"The haze is finally lifting," Lestrade commented.
"The fog will return, these moments of clarity do not last," Watson replied.
Lestrade stopped him with a tug on his arm. "Is this dreariness going to persist all night, if so, I'd rather be having coffee with Tommy and Bobby?"
Watson laughed, and hailed a cab. "Dinner at Marcini's to celebrate, I insist, that is if Clea is not expecting you home."
Lestrade knew that his cheeks had a guilty flush. "I may have made mention to her, of a possible excursion for this evening."
Later, Lestrade could not help but feel somewhat self-conscious. Marcini's was an eatery for the disaffected gentlemen, not an illiterate Yarder. He had always secretly admired Doctor Watson's ability to move between the classes. Watson was showing the same comfort level in this environ as he had shown at The Rusty Anchor. Lestrade speculated that the other man's time in the service of the crown might have had a bearing.
Lestrade pulled out a cigarette, and Watson beat him to his lighter with an easy grin.
"You are in fine spirit, Doctor, I would ask a question, if I may be permitted," Lestrade inquired blowing out his first lung full.
Watson indicated for him to proceed, but he had a look of warning in his eyes.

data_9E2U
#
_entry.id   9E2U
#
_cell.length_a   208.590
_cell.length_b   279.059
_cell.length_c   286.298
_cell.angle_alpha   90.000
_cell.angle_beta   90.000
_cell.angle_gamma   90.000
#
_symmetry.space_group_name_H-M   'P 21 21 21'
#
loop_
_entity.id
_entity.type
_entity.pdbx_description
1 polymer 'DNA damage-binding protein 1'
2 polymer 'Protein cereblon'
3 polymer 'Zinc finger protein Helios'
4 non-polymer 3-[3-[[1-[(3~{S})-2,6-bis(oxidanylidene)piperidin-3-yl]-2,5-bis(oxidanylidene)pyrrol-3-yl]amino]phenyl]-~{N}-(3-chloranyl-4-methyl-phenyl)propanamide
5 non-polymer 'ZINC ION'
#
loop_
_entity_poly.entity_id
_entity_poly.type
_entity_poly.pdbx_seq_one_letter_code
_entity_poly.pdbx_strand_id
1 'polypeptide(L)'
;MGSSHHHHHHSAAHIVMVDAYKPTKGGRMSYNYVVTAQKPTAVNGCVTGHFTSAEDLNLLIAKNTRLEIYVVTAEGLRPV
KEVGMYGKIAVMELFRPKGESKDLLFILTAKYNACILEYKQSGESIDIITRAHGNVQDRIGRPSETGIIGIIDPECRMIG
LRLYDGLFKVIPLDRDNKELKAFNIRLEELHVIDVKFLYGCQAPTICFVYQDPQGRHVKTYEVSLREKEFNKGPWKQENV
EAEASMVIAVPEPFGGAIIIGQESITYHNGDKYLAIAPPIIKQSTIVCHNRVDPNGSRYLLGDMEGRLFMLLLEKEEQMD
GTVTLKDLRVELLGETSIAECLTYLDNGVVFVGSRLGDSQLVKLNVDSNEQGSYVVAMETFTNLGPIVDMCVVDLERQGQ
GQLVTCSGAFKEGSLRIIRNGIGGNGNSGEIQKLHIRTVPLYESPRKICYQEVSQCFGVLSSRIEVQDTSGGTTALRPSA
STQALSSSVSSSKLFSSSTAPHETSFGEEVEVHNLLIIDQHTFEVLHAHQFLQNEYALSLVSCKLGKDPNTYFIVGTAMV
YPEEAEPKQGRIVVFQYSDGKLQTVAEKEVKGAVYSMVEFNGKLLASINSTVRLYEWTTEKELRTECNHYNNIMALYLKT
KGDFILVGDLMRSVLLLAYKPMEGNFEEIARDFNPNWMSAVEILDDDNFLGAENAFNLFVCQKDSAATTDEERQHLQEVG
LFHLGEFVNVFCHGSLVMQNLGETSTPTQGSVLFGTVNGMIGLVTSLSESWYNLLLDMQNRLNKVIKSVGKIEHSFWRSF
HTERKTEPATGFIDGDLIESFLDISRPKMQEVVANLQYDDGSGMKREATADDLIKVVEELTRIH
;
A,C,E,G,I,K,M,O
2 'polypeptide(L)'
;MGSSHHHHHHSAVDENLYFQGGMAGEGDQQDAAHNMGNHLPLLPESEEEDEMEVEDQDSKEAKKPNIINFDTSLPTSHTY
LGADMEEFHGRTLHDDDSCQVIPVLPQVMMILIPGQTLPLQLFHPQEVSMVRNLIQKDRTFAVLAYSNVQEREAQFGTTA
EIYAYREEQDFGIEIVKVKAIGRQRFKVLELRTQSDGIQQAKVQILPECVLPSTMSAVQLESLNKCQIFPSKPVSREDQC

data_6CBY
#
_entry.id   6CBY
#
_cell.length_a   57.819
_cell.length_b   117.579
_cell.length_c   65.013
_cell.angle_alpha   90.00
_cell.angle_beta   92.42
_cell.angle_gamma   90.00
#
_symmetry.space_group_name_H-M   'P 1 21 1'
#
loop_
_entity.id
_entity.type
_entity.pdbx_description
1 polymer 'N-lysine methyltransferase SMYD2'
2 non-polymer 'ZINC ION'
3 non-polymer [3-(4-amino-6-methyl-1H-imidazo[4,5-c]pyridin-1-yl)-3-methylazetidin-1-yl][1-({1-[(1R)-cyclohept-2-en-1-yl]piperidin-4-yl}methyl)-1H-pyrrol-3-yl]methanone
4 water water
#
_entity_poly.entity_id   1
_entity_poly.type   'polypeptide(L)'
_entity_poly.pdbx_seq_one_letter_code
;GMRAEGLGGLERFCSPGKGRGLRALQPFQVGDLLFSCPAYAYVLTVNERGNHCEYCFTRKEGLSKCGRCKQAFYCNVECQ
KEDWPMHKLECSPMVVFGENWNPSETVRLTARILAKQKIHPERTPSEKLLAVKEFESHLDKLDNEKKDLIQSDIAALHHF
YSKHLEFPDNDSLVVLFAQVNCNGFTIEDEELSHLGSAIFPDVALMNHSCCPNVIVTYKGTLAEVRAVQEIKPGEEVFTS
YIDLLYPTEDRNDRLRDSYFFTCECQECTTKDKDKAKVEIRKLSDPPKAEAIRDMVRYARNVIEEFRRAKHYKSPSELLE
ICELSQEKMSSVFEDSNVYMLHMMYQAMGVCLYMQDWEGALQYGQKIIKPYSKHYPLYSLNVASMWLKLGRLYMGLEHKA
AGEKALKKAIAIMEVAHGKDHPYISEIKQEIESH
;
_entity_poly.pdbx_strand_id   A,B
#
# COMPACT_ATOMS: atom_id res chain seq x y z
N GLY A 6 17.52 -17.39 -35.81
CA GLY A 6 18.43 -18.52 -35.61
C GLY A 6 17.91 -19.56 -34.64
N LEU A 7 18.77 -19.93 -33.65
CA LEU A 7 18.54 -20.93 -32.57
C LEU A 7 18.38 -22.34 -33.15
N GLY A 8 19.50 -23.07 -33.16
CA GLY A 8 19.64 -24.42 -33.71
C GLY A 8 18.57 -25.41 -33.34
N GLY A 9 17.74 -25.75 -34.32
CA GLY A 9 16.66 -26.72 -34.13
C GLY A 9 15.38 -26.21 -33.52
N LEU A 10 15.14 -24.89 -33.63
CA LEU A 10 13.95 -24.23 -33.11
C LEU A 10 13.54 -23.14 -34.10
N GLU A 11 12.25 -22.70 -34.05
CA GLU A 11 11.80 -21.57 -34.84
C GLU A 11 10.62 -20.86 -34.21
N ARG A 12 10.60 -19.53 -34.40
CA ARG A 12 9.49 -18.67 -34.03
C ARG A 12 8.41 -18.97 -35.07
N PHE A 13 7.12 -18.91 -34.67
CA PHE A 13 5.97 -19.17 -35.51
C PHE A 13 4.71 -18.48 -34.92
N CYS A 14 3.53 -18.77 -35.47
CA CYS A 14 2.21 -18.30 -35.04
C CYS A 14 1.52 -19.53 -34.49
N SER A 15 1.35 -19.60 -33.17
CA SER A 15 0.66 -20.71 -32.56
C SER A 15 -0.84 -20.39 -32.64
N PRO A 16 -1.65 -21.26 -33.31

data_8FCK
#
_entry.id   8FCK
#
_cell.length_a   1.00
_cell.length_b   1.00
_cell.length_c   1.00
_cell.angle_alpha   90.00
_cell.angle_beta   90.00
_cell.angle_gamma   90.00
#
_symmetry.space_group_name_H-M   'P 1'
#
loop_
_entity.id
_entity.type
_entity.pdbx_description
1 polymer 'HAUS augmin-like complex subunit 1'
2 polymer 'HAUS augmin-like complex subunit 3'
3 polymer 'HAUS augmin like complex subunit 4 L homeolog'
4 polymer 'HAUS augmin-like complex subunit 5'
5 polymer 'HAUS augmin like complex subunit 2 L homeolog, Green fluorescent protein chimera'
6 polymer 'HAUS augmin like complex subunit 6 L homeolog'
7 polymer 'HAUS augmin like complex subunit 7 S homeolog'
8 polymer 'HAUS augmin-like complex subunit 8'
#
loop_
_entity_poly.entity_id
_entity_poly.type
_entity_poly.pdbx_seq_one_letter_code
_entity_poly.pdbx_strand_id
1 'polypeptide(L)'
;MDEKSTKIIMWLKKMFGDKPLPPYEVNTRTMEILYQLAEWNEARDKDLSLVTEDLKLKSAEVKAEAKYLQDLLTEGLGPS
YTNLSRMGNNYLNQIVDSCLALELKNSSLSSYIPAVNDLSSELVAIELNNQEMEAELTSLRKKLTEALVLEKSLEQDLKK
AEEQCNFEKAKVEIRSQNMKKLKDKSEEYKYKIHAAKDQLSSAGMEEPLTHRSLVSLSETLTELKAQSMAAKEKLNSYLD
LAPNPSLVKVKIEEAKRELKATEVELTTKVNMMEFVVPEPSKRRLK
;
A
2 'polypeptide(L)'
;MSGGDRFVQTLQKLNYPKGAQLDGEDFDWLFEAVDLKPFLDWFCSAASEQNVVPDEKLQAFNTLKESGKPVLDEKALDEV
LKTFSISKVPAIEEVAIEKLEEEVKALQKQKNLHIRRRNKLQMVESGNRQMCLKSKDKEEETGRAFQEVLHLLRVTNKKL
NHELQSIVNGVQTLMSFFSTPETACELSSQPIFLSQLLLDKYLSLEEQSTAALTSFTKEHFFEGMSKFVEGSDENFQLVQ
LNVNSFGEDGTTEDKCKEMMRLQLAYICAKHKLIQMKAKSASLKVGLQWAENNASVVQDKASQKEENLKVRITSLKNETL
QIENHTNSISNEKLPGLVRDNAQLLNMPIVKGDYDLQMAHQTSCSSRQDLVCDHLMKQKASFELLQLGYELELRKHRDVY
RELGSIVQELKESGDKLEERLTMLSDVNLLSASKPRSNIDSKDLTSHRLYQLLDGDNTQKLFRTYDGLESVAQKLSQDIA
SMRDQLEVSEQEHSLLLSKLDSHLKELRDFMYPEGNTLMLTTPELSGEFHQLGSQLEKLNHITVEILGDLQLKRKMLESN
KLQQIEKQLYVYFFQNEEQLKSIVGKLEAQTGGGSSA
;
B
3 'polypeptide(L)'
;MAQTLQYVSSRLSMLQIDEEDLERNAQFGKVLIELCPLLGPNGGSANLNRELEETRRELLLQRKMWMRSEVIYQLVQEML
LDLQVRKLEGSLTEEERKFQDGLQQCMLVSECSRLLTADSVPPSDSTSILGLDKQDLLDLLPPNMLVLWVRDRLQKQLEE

Lestrade noted it and continued. "I realized at some point that you and James had a peculiar conversation of a caliber that I have only heard between you and Holmes. I was wondering if there were some similarities, between the two men."
"James was the most intelligent person I ever met before I was introduced to Holmes," Watson stated, his eyes distant. "In some ways they were comparable, I will grant you, but the way they were different was all that mattered."
"What difference?" Lestrade asked nonchalantly checking his menu to hide his eagerness.
Watson smiled with fondness. "Holmes endeavored to be a moral man, he did not understand the necessity, but he accepted the word of those around him that it was essential. It is that faith in others that allowed me to forgive him almost any slight."
Lestrade smirked. "Almost?"
"Nearly," Watson affirmed.
Lestrade changed the subject. "So, what on this menu is edible? I am finding almost indecipherable."
Watson's face went suspiciously vacant. "Well, I believe you should definitely try the Calamari."
Lestrade nodded. "That narrows my choices somewhat, now I know what not to choose. How is the wound in your side by the way?"
"My side is my concern," Watson informed in a warning tone.
"I need to know if it is well enough to attend a play," Lestrade stated.
Watson paused and stared at his companion his incredulity clear. "Did you, Chief Inspector Giles Lestrade of Scotland Yard, just ask me, Doctor John H. Watson late of Kensington, if I would like to attend a play?"
Lestrade sniffed as if affronted. "It was merely a question; I had no idea you were going to react in such an exaggerated manner."
"Which one did you have in mind?" Watson inquired, not bothering to hide his suspicion.